Skip to main content

Local governments slapped with offensive names complaints

AUGUSTA, Maine - Since the state Legislature banned the use of the offensive word ''squaw'' six years ago, 36 place names have been changed in compliance.

On July 11, the Maine Indian Tribal-State Commission filed complaints with the Maine Human Rights Commission against two local governments that have dragged their feet in ridding landmarks in their areas of the derogatory word that offends American Indians and their supporters.

''The only communities that are technically - and I want to stress technically - not in compliance are Stockton Springs and Washington County,'' said MITSC Executive Director John Dieffenbacher-Krall, who filed the complaints following a vote by commissioners.

This is the first time MITSC has filed complaints under the offensive names act that was introduced by Donald Soctomah, the Passamaquoddy tribal representative to the state Legislature, and passed in 2001.

The law bans the use of the word ''squaw'' in all circumstances, but allows the use of ''squa'' in combination with other letters as long as they form one word.

''Apparently, there is a legitimate [in the Algonquin language] word 'squapan,' so the law allows s-q-u-a in combination without a space. But I think some people view that as a loophole and I think that's what's going on in Stockton Springs,'' Dieffenbacher-Krall said.

MITSC will likely go back to the Legislature to close that loophole, Dieffenbacher-Krall said.

Stockton Springs includes an island called Squaw Point, another called Squaw Head Island, and a Squaw Point Road. The town is in the Penobscot Tribe's aboriginal lands, but outside of the tribe's settlement lands.

The town's housing association wants to change the name of Squaw Point to Squapoint, abiding by the letter, but not the spirit of the law, Dieffenbacher-Krall said.

Rhonda Frey, a Penobscot member, said she went to the Board of Selectmen in January when she heard the town was trying to resolve the issue.

''I suggested Manakwane, which means 'she is like a rainbow,' after a tribal member who died in a car accident a few years ago. She was 16 and she was such a beautiful person. I thought it would be appropriate to take something so ugly and turn it into something as beautiful as her Native name,'' Frey said.

The selectmen were interested at first, but later one of them backed down and said he would agree to whatever the town housing association wanted. So Frey attended a few housing association meetings where she presented her suggestion.

''There were several people who wanted the name Manakwane, who didn't want to offend the Natives, but I met some opposition from one of the members. He said, 'Why didn't you come with this issue a long time ago if you didn't like it?' I said, 'Do you realize we had to pass an education bill to get the history of Wabanaki people into the classroom because they always teach about [Indians] out West, but never about the Native people here?''' Frey asked.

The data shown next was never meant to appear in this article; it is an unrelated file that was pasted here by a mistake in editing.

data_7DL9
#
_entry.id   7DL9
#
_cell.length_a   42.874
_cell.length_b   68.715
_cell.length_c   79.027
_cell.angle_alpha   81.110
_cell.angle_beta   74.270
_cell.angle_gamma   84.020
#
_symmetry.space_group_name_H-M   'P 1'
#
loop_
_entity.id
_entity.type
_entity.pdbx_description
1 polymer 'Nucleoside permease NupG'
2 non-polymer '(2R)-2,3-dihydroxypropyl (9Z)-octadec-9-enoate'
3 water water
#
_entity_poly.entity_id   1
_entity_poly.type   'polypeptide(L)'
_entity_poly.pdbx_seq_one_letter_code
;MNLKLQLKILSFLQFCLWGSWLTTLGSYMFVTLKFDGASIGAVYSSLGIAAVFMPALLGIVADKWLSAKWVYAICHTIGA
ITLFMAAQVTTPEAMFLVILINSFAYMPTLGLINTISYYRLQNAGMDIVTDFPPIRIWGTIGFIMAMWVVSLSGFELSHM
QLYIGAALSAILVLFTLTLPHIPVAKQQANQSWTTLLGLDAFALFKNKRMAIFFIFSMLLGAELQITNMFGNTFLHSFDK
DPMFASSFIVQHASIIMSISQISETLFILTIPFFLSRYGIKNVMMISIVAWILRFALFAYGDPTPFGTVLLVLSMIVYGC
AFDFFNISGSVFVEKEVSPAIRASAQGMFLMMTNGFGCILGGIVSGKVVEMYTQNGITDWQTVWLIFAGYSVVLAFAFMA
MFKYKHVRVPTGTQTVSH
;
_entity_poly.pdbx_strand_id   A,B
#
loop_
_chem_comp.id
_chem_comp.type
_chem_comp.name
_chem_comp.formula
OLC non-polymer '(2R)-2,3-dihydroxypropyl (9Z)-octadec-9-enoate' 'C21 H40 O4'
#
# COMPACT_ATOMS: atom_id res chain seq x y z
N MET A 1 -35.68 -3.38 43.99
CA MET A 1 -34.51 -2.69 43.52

Frey said she was ''glad'' MITSC is pursuing the complaint because the ''we don't care what you think, we're going to do it anyway'' attitude of those opposing the name change was itself offensive.

Frey is a broadcast journalist with a radio talk show called ''Indigenous Voices,'' which broadcasts every third Tuesday of the month from 10 a.m. to 11 a.m. and can be downloaded as a podcast at

Sara Bradford, chairman of the Stockton Springs Selectmen's Board, said she was reluctant to comment because the board had not yet received or discussed the complaint.

But both Frey and Dieffenbacher-Krall said Bradford was personally in favor of ''doing the right thing.''

''She doesn't want to appall anyone. She doesn't want to make anyone feel bad,'' Frey said.

Dieffenbacher-Krall said the intransigence of those refusing to even consider dropping the offensive term is ''repugnant'' to him.

''Even if you don't understand it intellectually, if there's someone in your community saying, 'This is offensive,' you'd think just on the basis of neighborliness and respect that they'd say, 'OK, we won't use that offensive word anymore.' But no, they have to dig their heels in and argue.''

The Human Rights Commission will do an investigation and determine whether the town is in violation. Then the question is how to enforce the law.

''MITSC is still researching what our next legal step would be. But I know I wouldn't want to be an elected official in a community that the Human Rights Commission, a respected body that deals with civil rights and issues of racism and discrimination, had found in violation,'' Dieffenbacher-Krall said.